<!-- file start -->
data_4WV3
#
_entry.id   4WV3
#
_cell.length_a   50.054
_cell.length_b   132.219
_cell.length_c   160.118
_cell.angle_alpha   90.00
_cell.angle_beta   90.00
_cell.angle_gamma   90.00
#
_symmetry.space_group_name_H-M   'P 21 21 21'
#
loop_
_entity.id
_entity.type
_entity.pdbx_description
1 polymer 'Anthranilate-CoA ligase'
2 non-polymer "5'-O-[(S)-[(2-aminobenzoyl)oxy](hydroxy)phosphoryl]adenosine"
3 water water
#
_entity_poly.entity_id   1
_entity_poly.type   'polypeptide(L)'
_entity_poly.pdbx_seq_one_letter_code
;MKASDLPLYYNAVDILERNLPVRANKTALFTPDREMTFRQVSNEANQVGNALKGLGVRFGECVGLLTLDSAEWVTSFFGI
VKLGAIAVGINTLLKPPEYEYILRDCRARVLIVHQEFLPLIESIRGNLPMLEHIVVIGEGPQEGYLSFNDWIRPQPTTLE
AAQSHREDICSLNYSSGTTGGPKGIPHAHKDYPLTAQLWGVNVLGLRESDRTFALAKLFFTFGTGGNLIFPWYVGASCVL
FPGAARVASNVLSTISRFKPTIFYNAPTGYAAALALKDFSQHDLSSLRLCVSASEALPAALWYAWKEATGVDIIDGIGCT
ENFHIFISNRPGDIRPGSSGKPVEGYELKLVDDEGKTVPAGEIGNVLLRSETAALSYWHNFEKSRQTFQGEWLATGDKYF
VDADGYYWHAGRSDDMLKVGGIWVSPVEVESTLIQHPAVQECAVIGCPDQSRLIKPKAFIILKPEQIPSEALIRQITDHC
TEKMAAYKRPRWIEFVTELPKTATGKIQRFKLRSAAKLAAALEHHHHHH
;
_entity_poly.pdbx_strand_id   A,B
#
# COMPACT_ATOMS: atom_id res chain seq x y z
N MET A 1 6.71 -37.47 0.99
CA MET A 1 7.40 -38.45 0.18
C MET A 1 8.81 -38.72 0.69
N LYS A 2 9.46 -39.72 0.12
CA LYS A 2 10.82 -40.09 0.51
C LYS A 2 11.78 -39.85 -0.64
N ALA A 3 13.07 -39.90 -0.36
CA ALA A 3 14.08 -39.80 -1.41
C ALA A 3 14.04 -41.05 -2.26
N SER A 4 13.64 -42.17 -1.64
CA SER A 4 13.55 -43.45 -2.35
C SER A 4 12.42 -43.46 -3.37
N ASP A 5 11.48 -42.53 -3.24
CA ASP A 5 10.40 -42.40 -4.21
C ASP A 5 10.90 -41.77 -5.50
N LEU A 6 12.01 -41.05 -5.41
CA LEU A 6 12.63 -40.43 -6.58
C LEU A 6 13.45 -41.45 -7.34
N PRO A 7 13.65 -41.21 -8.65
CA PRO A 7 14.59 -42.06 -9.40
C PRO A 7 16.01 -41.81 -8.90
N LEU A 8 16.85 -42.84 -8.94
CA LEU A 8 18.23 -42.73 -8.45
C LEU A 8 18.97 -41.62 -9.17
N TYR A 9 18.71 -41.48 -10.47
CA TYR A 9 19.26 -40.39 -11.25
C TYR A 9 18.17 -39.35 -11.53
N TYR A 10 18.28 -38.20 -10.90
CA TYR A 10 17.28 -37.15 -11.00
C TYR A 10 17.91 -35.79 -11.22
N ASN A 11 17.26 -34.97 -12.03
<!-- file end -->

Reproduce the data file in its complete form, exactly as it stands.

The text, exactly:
data_4WV3
#
_entry.id   4WV3
#
_cell.length_a   50.054
_cell.length_b   132.219
_cell.length_c   160.118
_cell.angle_alpha   90.00
_cell.angle_beta   90.00
_cell.angle_gamma   90.00
#
_symmetry.space_group_name_H-M   'P 21 21 21'
#
loop_
_entity.id
_entity.type
_entity.pdbx_description
1 polymer 'Anthranilate-CoA ligase'
2 non-polymer "5'-O-[(S)-[(2-aminobenzoyl)oxy](hydroxy)phosphoryl]adenosine"
3 water water
#
_entity_poly.entity_id   1
_entity_poly.type   'polypeptide(L)'
_entity_poly.pdbx_seq_one_letter_code
;MKASDLPLYYNAVDILERNLPVRANKTALFTPDREMTFRQVSNEANQVGNALKGLGVRFGECVGLLTLDSAEWVTSFFGI
VKLGAIAVGINTLLKPPEYEYILRDCRARVLIVHQEFLPLIESIRGNLPMLEHIVVIGEGPQEGYLSFNDWIRPQPTTLE
AAQSHREDICSLNYSSGTTGGPKGIPHAHKDYPLTAQLWGVNVLGLRESDRTFALAKLFFTFGTGGNLIFPWYVGASCVL
FPGAARVASNVLSTISRFKPTIFYNAPTGYAAALALKDFSQHDLSSLRLCVSASEALPAALWYAWKEATGVDIIDGIGCT
ENFHIFISNRPGDIRPGSSGKPVEGYELKLVDDEGKTVPAGEIGNVLLRSETAALSYWHNFEKSRQTFQGEWLATGDKYF
VDADGYYWHAGRSDDMLKVGGIWVSPVEVESTLIQHPAVQECAVIGCPDQSRLIKPKAFIILKPEQIPSEALIRQITDHC
TEKMAAYKRPRWIEFVTELPKTATGKIQRFKLRSAAKLAAALEHHHHHH
;
_entity_poly.pdbx_strand_id   A,B
#
# COMPACT_ATOMS: atom_id res chain seq x y z
N MET A 1 6.71 -37.47 0.99
CA MET A 1 7.40 -38.45 0.18
C MET A 1 8.81 -38.72 0.69
N LYS A 2 9.46 -39.72 0.12
CA LYS A 2 10.82 -40.09 0.51
C LYS A 2 11.78 -39.85 -0.64
N ALA A 3 13.07 -39.90 -0.36
CA ALA A 3 14.08 -39.80 -1.41
C ALA A 3 14.04 -41.05 -2.26
N SER A 4 13.64 -42.17 -1.64
CA SER A 4 13.55 -43.45 -2.35
C SER A 4 12.42 -43.46 -3.37
N ASP A 5 11.48 -42.53 -3.24
CA ASP A 5 10.40 -42.40 -4.21
C ASP A 5 10.90 -41.77 -5.50
N LEU A 6 12.01 -41.05 -5.41
CA LEU A 6 12.63 -40.43 -6.58
C LEU A 6 13.45 -41.45 -7.34
N PRO A 7 13.65 -41.21 -8.65
CA PRO A 7 14.59 -42.06 -9.40
C PRO A 7 16.01 -41.81 -8.90
N LEU A 8 16.85 -42.84 -8.94
CA LEU A 8 18.23 -42.73 -8.45
C LEU A 8 18.97 -41.62 -9.17
N TYR A 9 18.71 -41.48 -10.47
CA TYR A 9 19.26 -40.39 -11.25
C TYR A 9 18.17 -39.35 -11.53
N TYR A 10 18.28 -38.20 -10.90
CA TYR A 10 17.28 -37.15 -11.00
C TYR A 10 17.91 -35.79 -11.22
N ASN A 11 17.26 -34.97 -12.03